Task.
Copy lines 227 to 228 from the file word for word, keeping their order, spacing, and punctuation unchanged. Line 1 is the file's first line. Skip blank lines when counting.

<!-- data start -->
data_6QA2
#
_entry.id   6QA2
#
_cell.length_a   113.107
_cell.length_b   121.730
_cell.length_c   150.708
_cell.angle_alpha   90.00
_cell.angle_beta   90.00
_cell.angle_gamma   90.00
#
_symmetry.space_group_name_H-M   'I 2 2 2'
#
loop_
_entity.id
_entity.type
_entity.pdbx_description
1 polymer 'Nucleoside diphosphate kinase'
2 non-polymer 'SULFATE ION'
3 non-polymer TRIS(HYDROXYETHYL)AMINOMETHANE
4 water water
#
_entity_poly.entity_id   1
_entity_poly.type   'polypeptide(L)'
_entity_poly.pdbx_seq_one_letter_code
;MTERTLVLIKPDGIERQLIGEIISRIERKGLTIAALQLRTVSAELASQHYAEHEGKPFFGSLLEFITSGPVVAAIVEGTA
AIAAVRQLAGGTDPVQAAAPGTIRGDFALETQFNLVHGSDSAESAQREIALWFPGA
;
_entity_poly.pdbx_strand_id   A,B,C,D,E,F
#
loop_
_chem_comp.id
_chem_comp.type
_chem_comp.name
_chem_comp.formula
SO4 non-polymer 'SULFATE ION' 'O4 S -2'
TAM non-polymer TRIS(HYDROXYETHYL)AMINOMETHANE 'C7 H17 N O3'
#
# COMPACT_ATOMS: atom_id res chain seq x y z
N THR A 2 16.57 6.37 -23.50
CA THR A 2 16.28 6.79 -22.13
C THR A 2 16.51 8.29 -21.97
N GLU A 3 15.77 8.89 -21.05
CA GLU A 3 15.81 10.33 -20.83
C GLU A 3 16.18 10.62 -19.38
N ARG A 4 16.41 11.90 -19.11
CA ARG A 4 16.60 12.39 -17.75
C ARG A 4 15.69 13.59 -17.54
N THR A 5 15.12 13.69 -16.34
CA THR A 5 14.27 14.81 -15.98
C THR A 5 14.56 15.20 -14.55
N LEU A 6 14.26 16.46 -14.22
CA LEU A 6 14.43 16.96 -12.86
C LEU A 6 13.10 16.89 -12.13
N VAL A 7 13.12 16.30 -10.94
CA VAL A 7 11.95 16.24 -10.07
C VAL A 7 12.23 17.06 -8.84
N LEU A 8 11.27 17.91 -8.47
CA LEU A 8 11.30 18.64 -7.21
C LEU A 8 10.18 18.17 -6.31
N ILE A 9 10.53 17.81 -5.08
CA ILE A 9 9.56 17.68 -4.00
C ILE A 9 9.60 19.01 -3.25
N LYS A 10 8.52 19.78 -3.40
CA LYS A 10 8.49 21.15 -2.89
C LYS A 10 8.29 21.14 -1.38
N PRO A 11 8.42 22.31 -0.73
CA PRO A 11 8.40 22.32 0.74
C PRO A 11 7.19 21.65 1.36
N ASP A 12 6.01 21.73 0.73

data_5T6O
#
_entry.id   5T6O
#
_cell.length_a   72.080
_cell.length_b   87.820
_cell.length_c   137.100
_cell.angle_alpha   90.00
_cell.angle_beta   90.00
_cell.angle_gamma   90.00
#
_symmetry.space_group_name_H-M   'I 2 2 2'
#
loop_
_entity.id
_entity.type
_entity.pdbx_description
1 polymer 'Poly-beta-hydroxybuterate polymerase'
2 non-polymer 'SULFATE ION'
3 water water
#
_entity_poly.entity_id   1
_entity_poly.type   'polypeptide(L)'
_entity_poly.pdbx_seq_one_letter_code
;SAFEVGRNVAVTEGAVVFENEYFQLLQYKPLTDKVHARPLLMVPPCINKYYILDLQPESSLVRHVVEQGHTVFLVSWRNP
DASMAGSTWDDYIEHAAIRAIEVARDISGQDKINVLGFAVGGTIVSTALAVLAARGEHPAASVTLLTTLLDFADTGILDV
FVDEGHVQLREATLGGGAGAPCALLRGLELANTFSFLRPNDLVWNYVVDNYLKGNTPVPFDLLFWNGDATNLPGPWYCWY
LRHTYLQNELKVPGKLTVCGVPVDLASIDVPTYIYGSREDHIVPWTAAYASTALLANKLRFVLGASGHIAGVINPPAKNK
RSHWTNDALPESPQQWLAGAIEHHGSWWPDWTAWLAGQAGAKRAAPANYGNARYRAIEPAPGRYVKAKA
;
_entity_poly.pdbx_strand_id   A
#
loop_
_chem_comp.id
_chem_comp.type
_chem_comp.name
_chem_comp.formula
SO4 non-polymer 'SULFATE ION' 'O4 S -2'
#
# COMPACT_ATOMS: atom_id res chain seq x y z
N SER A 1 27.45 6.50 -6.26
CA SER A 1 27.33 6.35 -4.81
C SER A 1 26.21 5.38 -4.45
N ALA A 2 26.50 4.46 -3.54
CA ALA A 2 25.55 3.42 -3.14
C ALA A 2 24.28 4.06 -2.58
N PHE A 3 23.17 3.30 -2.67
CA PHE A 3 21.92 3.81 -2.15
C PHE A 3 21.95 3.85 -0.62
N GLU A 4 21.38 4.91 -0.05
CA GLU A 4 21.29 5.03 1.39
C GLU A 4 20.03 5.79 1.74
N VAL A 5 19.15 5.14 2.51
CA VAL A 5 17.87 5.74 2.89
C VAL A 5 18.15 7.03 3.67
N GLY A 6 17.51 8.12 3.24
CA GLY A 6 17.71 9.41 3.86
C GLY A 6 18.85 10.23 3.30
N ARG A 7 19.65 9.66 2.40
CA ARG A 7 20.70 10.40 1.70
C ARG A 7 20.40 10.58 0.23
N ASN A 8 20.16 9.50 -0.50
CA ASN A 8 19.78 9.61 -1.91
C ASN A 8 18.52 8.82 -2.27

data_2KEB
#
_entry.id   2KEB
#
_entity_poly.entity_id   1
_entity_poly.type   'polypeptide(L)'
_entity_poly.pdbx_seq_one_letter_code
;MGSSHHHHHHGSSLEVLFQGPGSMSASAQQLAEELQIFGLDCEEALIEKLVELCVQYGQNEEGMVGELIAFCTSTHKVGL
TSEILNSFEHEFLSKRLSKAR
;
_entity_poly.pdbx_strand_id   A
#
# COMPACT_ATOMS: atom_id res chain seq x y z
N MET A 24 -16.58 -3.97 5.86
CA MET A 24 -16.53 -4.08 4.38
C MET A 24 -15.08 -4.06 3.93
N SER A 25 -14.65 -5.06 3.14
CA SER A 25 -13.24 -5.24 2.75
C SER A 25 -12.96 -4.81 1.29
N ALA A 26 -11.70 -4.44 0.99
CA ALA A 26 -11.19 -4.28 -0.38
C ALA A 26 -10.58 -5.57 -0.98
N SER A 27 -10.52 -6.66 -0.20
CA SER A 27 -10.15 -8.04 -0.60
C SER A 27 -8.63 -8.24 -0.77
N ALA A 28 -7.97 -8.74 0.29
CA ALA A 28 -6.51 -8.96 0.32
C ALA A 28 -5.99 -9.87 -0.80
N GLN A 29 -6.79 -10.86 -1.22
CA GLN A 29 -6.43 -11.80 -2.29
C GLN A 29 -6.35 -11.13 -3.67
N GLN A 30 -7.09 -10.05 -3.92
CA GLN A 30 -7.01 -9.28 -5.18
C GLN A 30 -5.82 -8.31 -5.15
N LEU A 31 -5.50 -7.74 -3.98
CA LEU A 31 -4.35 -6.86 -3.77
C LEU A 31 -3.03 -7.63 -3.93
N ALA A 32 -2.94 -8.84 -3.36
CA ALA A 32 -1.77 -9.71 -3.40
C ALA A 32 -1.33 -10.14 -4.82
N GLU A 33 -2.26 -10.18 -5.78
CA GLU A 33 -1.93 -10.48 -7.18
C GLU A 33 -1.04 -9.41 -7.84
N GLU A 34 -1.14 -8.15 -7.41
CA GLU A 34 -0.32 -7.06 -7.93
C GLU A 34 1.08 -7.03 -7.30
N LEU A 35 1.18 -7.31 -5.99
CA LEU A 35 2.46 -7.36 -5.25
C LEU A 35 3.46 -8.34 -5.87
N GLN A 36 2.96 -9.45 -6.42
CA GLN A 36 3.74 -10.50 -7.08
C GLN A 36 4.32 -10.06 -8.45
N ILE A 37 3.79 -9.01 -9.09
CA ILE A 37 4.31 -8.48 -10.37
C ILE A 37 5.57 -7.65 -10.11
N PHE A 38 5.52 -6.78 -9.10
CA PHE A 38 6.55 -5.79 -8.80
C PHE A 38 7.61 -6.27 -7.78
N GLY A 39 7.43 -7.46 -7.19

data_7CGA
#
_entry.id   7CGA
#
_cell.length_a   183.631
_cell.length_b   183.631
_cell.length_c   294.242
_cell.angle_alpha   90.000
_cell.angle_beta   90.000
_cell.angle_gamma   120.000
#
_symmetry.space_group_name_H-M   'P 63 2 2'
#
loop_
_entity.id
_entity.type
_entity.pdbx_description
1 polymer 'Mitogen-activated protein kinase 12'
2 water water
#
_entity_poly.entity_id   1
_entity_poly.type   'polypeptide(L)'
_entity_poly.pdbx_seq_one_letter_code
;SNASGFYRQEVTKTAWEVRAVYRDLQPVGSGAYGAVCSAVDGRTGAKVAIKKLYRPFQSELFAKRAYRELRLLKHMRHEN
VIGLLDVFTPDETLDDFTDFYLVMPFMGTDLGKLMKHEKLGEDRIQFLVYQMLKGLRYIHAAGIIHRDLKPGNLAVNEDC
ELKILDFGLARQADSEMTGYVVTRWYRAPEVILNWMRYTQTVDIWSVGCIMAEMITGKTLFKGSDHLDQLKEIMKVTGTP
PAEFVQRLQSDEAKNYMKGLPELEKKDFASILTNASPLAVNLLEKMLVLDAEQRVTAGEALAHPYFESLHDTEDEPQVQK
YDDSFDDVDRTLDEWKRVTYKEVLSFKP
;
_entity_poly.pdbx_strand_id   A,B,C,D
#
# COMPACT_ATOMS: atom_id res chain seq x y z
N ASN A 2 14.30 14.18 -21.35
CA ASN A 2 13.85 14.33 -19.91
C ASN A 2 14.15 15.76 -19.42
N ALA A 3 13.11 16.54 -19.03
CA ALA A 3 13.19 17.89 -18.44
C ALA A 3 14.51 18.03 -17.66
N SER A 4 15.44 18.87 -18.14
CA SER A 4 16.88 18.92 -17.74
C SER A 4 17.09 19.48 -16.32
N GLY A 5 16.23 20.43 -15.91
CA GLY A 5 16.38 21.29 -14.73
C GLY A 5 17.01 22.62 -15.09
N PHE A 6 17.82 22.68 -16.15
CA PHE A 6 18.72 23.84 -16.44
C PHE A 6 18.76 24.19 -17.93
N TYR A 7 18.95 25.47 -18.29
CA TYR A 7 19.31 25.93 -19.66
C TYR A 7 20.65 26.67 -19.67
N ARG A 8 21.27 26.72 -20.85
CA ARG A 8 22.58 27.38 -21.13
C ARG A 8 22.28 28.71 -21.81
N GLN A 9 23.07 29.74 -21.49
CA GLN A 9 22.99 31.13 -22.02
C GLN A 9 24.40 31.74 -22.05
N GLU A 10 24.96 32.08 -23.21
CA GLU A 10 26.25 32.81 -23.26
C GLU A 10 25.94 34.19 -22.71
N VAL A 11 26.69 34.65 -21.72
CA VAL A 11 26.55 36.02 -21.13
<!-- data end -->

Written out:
CA ASN A 2 13.85 14.33 -19.91
C ASN A 2 14.15 15.76 -19.42